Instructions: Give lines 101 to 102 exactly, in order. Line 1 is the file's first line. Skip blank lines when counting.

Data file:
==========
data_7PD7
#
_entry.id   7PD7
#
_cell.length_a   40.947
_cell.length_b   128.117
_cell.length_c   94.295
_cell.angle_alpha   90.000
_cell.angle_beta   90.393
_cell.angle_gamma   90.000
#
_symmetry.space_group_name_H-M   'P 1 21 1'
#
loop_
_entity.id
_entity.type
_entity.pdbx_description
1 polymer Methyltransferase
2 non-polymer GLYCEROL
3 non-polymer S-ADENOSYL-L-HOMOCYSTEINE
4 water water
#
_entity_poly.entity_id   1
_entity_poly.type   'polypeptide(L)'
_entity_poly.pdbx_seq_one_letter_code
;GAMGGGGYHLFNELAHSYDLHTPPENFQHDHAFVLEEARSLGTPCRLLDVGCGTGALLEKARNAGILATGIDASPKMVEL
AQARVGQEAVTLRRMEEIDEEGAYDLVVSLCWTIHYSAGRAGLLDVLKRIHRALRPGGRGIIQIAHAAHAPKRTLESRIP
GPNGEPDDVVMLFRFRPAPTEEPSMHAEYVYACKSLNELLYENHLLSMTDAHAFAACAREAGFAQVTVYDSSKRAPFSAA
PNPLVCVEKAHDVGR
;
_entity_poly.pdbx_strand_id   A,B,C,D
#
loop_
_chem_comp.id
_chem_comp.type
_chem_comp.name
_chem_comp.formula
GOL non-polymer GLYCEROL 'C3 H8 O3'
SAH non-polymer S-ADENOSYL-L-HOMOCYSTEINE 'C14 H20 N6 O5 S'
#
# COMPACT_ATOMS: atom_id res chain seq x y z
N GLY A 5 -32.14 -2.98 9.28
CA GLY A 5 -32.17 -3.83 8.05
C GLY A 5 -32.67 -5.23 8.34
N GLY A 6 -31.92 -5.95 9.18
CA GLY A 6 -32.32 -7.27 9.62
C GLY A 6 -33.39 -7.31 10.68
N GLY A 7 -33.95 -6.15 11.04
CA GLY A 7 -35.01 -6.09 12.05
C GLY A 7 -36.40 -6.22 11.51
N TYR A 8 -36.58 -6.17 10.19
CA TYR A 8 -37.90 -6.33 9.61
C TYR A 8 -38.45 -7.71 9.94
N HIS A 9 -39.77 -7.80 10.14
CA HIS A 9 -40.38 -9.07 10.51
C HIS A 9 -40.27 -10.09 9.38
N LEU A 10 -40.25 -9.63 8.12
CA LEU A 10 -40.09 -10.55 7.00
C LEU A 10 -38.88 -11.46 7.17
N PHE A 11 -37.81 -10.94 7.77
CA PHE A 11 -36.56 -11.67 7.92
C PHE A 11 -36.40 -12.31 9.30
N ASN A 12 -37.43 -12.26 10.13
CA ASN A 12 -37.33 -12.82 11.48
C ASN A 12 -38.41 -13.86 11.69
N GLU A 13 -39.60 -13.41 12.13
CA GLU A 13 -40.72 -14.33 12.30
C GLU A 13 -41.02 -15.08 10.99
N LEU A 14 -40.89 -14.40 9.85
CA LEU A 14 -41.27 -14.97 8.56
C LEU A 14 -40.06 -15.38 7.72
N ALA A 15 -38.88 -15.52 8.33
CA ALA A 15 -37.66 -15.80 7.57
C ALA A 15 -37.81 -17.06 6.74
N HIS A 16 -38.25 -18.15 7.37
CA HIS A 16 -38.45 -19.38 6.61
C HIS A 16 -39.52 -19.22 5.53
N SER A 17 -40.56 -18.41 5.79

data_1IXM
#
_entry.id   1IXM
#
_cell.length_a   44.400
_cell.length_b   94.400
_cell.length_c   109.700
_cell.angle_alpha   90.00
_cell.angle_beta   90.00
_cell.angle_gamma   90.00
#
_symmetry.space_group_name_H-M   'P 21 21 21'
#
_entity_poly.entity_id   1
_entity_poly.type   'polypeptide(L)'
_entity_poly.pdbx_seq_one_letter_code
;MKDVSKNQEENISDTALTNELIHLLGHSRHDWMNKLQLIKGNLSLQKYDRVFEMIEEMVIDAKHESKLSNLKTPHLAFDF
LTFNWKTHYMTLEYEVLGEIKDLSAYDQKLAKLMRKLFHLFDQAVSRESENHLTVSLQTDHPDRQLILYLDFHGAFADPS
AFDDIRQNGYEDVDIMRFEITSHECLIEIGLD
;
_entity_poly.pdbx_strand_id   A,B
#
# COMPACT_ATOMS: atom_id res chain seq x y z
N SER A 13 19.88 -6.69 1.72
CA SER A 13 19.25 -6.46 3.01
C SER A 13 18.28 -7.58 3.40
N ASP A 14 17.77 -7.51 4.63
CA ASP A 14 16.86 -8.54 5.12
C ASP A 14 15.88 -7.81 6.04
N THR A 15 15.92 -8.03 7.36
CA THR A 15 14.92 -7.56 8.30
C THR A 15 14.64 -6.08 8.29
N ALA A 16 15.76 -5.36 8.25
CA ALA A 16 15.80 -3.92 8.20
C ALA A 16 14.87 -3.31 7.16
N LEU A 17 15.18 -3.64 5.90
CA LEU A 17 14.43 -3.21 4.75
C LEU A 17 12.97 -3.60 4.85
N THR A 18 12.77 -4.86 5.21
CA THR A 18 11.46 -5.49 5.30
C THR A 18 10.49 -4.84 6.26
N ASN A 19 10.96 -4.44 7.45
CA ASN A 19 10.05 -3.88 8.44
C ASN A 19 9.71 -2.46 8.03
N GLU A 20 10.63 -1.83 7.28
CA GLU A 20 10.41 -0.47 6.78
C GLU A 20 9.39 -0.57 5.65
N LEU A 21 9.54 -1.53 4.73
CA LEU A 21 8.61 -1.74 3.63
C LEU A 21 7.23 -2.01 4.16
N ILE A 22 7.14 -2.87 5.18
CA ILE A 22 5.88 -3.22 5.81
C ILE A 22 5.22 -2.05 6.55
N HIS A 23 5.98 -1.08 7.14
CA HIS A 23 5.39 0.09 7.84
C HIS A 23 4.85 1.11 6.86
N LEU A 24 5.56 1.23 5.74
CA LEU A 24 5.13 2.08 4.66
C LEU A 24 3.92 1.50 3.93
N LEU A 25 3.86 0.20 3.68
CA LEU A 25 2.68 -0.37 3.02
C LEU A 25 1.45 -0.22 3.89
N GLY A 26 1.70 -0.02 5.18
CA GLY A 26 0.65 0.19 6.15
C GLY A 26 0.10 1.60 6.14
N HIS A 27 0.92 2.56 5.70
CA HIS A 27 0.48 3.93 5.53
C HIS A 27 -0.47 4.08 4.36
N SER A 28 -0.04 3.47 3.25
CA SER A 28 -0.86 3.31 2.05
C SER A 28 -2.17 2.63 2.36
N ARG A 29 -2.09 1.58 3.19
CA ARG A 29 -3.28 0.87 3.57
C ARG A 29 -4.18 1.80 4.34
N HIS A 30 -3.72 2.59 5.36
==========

# COMPACT_ATOMS: atom_id res chain seq x y z
N SER A 13 19.88 -6.69 1.72